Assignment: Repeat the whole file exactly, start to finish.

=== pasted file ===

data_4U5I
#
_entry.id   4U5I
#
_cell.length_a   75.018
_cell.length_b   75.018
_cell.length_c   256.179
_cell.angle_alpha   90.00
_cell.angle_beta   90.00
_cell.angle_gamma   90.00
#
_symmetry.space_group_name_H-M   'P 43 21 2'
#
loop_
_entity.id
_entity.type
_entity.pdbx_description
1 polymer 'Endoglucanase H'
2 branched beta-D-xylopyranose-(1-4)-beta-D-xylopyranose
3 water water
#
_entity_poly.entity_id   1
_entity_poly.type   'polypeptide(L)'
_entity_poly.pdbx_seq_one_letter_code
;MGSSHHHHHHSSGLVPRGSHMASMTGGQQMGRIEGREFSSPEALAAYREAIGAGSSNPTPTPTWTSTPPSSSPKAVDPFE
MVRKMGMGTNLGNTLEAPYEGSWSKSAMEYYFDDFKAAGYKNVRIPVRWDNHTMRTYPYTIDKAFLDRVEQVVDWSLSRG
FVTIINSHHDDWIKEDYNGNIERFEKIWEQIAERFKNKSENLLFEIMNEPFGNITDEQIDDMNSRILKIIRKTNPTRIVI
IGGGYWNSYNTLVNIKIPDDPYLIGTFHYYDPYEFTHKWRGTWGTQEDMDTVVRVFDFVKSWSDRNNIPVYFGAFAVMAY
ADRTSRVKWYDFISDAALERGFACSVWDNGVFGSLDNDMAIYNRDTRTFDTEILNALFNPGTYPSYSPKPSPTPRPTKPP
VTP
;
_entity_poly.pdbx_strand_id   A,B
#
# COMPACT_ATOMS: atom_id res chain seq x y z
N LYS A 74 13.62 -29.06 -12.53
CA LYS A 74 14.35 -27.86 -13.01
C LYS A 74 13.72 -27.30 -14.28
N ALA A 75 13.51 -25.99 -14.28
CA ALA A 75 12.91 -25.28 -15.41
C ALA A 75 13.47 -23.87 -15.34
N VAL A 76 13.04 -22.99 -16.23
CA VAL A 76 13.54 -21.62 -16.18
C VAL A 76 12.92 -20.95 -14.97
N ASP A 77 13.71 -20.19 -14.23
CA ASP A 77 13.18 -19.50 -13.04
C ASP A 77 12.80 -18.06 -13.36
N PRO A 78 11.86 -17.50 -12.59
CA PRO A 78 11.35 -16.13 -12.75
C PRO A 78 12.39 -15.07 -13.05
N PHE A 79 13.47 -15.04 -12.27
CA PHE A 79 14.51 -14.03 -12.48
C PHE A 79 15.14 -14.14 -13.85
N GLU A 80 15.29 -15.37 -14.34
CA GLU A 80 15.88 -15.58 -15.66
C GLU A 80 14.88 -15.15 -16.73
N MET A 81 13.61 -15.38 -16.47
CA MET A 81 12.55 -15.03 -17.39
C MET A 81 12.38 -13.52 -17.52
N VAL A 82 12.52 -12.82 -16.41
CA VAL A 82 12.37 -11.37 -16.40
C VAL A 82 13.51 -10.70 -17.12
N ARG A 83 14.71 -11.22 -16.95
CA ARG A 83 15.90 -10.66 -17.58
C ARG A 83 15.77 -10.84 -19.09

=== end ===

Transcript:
data_4U5I
#
_entry.id   4U5I
#
_cell.length_a   75.018
_cell.length_b   75.018
_cell.length_c   256.179
_cell.angle_alpha   90.00
_cell.angle_beta   90.00
_cell.angle_gamma   90.00
#
_symmetry.space_group_name_H-M   'P 43 21 2'
#
loop_
_entity.id
_entity.type
_entity.pdbx_description
1 polymer 'Endoglucanase H'
2 branched beta-D-xylopyranose-(1-4)-beta-D-xylopyranose
3 water water
#
_entity_poly.entity_id   1
_entity_poly.type   'polypeptide(L)'
_entity_poly.pdbx_seq_one_letter_code
;MGSSHHHHHHSSGLVPRGSHMASMTGGQQMGRIEGREFSSPEALAAYREAIGAGSSNPTPTPTWTSTPPSSSPKAVDPFE
MVRKMGMGTNLGNTLEAPYEGSWSKSAMEYYFDDFKAAGYKNVRIPVRWDNHTMRTYPYTIDKAFLDRVEQVVDWSLSRG
FVTIINSHHDDWIKEDYNGNIERFEKIWEQIAERFKNKSENLLFEIMNEPFGNITDEQIDDMNSRILKIIRKTNPTRIVI
IGGGYWNSYNTLVNIKIPDDPYLIGTFHYYDPYEFTHKWRGTWGTQEDMDTVVRVFDFVKSWSDRNNIPVYFGAFAVMAY
ADRTSRVKWYDFISDAALERGFACSVWDNGVFGSLDNDMAIYNRDTRTFDTEILNALFNPGTYPSYSPKPSPTPRPTKPP
VTP
;
_entity_poly.pdbx_strand_id   A,B
#
# COMPACT_ATOMS: atom_id res chain seq x y z
N LYS A 74 13.62 -29.06 -12.53
CA LYS A 74 14.35 -27.86 -13.01
C LYS A 74 13.72 -27.30 -14.28
N ALA A 75 13.51 -25.99 -14.28
CA ALA A 75 12.91 -25.28 -15.41
C ALA A 75 13.47 -23.87 -15.34
N VAL A 76 13.04 -22.99 -16.23
CA VAL A 76 13.54 -21.62 -16.18
C VAL A 76 12.92 -20.95 -14.97
N ASP A 77 13.71 -20.19 -14.23
CA ASP A 77 13.18 -19.50 -13.04
C ASP A 77 12.80 -18.06 -13.36
N PRO A 78 11.86 -17.50 -12.59
CA PRO A 78 11.35 -16.13 -12.75
C PRO A 78 12.39 -15.07 -13.05
N PHE A 79 13.47 -15.04 -12.27
CA PHE A 79 14.51 -14.03 -12.48
C PHE A 79 15.14 -14.14 -13.85
N GLU A 80 15.29 -15.37 -14.34
CA GLU A 80 15.88 -15.58 -15.66
C GLU A 80 14.88 -15.15 -16.73
N MET A 81 13.61 -15.38 -16.47
CA MET A 81 12.55 -15.03 -17.39
C MET A 81 12.38 -13.52 -17.52
N VAL A 82 12.52 -12.82 -16.41
CA VAL A 82 12.37 -11.37 -16.40
C VAL A 82 13.51 -10.70 -17.12
N ARG A 83 14.71 -11.22 -16.95
CA ARG A 83 15.90 -10.66 -17.58
C ARG A 83 15.77 -10.84 -19.09